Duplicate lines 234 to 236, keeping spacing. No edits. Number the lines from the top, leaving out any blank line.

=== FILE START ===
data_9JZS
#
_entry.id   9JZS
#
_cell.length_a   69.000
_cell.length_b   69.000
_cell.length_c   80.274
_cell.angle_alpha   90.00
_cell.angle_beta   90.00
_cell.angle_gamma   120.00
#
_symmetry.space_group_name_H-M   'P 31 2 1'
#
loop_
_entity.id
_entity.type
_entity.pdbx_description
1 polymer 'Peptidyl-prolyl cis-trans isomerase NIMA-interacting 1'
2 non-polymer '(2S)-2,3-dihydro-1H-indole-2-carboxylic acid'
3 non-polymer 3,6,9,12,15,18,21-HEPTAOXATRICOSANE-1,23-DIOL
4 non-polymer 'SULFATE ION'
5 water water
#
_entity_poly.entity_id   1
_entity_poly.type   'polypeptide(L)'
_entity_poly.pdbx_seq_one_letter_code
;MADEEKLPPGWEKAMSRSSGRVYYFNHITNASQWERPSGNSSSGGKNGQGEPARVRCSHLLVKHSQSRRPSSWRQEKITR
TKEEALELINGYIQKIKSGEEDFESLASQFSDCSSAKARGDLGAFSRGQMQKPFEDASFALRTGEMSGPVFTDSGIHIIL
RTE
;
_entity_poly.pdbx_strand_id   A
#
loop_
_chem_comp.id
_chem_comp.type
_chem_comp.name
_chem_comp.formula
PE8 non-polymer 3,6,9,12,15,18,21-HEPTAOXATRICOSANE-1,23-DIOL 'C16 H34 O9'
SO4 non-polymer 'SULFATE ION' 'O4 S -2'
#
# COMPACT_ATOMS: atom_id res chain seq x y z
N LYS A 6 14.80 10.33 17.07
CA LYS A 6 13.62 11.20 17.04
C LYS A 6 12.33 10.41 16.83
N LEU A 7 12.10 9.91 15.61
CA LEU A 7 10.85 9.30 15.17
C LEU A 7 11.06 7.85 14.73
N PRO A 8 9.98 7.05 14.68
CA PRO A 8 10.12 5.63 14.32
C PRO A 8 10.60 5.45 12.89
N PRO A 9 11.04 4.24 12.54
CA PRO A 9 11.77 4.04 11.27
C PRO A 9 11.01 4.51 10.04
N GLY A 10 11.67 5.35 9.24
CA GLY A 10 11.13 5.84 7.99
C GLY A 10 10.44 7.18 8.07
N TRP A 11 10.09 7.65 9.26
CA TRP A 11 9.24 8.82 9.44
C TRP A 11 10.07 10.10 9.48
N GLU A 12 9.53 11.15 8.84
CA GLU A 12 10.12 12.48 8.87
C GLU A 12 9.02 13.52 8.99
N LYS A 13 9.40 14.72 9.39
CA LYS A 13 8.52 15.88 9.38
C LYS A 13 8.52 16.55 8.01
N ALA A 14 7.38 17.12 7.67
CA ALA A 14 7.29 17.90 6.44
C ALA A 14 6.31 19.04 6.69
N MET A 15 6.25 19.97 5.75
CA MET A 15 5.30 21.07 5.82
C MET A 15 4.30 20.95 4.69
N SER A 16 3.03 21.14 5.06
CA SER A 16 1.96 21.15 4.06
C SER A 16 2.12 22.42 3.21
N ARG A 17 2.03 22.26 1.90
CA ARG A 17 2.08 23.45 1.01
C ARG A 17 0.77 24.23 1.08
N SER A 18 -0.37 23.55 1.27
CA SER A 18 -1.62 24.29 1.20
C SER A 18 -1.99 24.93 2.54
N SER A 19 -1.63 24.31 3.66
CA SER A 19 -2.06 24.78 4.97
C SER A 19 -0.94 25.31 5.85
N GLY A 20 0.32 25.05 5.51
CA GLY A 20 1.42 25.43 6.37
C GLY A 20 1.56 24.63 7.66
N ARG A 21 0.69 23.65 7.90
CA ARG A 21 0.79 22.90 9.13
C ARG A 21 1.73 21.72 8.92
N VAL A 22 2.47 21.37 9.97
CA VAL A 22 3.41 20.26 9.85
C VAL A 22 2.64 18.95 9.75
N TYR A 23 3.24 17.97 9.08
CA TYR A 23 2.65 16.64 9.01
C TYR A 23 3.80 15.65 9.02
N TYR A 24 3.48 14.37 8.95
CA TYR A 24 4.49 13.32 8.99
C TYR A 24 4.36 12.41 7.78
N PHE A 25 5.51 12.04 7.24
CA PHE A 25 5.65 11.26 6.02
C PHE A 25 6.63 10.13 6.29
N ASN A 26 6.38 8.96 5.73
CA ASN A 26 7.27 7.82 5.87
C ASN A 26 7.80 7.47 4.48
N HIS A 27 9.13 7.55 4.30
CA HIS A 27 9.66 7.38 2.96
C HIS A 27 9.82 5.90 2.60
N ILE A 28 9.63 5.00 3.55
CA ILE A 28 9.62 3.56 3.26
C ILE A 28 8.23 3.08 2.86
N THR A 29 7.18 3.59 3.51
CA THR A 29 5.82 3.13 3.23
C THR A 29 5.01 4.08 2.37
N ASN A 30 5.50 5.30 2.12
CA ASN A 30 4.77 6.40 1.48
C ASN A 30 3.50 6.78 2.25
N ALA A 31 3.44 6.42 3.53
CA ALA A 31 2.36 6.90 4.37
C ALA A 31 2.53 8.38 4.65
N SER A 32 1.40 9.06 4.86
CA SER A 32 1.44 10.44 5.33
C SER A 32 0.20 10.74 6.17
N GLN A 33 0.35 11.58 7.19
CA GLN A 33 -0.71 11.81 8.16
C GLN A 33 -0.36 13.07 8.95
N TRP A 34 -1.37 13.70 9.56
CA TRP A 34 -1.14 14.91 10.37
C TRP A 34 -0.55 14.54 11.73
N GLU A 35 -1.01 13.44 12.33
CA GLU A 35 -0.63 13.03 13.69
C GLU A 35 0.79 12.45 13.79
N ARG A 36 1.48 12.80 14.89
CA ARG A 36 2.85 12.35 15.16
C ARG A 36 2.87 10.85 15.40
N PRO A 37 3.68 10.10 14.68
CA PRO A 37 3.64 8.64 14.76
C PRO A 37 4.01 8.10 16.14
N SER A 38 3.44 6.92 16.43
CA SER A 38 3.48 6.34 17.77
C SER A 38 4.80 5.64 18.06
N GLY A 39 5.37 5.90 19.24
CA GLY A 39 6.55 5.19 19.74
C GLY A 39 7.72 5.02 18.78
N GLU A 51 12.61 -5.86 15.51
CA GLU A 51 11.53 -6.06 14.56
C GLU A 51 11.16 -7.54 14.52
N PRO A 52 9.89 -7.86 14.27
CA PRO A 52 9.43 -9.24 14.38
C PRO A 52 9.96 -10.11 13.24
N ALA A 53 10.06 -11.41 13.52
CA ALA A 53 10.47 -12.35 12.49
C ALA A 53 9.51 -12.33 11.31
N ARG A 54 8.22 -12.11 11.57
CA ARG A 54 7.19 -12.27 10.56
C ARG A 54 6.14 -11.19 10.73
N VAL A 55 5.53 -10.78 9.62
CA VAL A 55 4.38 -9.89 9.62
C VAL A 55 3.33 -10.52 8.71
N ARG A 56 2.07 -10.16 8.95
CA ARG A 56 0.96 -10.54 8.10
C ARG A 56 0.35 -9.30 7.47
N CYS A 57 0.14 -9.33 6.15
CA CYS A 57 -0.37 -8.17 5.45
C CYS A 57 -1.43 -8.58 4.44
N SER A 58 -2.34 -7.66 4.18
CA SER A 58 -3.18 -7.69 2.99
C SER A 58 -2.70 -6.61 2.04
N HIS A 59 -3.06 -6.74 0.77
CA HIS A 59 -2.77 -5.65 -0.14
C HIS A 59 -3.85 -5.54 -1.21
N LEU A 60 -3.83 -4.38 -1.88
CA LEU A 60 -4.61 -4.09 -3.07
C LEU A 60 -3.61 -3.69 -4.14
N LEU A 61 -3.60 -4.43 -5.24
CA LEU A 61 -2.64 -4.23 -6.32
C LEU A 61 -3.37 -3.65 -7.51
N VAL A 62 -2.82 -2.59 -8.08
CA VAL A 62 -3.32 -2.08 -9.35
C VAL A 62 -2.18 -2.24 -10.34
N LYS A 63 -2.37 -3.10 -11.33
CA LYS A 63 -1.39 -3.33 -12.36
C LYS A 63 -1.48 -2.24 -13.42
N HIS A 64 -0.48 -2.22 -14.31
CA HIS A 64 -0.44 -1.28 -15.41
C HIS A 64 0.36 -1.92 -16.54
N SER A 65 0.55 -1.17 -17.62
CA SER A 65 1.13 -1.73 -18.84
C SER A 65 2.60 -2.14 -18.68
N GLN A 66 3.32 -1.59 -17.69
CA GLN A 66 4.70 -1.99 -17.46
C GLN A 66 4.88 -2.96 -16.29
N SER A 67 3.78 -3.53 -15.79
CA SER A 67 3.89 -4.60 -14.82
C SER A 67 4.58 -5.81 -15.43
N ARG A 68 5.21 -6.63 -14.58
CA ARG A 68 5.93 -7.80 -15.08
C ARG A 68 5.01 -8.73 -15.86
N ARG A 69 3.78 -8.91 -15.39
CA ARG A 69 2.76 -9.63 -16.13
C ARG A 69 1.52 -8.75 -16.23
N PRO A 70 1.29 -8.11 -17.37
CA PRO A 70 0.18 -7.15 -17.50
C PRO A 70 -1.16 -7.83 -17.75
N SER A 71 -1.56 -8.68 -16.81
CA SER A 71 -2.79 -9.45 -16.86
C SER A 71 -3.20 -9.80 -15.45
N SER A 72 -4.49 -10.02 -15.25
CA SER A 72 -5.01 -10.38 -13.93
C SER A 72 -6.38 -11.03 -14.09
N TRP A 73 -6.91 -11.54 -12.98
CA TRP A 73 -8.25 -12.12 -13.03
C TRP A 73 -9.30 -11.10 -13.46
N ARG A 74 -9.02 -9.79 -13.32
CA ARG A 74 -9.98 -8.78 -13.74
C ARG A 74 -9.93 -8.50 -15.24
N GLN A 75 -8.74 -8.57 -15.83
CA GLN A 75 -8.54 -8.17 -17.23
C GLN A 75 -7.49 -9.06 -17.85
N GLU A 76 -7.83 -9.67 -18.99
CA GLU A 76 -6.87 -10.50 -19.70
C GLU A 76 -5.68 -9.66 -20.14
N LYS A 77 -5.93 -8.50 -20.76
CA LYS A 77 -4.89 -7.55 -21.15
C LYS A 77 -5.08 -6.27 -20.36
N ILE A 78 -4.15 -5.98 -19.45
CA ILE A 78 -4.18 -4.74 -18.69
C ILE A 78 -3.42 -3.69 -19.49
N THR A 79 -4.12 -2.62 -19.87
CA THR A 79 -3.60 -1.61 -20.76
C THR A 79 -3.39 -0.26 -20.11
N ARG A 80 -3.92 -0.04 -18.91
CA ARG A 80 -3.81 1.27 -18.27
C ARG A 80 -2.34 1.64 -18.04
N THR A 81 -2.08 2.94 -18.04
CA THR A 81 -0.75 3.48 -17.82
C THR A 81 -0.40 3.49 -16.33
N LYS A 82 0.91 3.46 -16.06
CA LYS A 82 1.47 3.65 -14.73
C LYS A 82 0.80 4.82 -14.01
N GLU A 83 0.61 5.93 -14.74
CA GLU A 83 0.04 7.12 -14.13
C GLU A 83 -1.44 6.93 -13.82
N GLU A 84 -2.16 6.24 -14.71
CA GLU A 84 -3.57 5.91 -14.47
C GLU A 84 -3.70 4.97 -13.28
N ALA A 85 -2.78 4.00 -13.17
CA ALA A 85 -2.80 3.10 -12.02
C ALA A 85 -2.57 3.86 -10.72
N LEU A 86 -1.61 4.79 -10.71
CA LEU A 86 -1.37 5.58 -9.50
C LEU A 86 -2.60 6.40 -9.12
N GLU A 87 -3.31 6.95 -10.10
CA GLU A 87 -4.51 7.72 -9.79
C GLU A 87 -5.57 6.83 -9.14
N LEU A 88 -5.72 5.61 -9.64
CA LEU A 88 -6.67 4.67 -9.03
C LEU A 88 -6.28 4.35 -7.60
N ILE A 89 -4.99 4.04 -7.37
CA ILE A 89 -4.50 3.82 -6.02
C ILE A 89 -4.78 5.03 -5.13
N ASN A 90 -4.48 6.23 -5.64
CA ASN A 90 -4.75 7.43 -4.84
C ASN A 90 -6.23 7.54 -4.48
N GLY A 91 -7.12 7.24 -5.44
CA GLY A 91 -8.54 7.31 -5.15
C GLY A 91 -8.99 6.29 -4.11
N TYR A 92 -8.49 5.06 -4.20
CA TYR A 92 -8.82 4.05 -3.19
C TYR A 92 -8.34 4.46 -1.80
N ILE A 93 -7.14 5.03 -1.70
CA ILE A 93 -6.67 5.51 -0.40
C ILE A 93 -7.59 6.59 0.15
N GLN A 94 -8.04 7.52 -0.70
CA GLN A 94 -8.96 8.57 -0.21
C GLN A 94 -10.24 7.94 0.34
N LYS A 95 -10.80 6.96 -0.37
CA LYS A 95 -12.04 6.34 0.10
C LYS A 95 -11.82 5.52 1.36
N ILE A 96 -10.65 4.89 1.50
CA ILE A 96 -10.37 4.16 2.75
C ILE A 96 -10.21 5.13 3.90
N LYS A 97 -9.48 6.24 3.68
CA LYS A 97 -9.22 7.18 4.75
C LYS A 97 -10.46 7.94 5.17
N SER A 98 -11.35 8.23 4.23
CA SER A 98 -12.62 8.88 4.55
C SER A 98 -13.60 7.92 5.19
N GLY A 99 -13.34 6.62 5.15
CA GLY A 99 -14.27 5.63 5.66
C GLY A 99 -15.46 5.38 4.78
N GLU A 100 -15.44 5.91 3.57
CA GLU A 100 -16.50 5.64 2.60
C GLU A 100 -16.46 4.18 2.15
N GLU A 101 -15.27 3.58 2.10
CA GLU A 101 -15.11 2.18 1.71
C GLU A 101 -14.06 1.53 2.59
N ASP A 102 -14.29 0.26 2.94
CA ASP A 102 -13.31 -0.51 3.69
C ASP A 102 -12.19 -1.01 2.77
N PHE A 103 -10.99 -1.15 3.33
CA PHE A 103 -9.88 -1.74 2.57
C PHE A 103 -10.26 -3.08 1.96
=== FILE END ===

N THR A 81 -2.08 2.94 -18.04
CA THR A 81 -0.75 3.48 -17.82
C THR A 81 -0.40 3.49 -16.33